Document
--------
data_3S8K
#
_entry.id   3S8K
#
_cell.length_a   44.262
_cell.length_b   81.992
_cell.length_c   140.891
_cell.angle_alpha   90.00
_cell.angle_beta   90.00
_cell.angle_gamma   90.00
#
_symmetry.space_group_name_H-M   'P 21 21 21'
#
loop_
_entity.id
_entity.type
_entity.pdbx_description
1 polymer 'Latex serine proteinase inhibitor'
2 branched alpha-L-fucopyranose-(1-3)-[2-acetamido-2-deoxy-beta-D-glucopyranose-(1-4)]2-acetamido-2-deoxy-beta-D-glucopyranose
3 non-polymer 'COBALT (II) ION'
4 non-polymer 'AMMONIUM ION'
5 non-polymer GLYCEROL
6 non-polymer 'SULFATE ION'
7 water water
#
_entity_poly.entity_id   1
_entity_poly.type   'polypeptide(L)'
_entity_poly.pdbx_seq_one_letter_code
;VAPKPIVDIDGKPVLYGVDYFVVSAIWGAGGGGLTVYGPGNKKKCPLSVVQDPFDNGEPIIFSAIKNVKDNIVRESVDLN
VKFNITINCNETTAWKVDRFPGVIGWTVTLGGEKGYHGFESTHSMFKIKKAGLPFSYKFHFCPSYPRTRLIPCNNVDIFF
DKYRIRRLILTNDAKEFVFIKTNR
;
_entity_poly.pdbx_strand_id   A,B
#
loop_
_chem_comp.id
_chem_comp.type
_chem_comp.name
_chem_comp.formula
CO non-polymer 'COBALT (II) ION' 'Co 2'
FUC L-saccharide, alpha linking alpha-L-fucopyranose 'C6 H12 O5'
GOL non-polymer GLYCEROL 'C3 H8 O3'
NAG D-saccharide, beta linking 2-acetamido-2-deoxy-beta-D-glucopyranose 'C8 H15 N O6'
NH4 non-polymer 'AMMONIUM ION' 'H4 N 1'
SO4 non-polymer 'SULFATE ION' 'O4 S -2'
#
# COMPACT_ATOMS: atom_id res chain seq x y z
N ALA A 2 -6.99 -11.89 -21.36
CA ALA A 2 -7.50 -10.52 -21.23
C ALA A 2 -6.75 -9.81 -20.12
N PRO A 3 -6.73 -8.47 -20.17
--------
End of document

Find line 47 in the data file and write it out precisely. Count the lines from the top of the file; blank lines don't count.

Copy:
# COMPACT_ATOMS: atom_id res chain seq x y z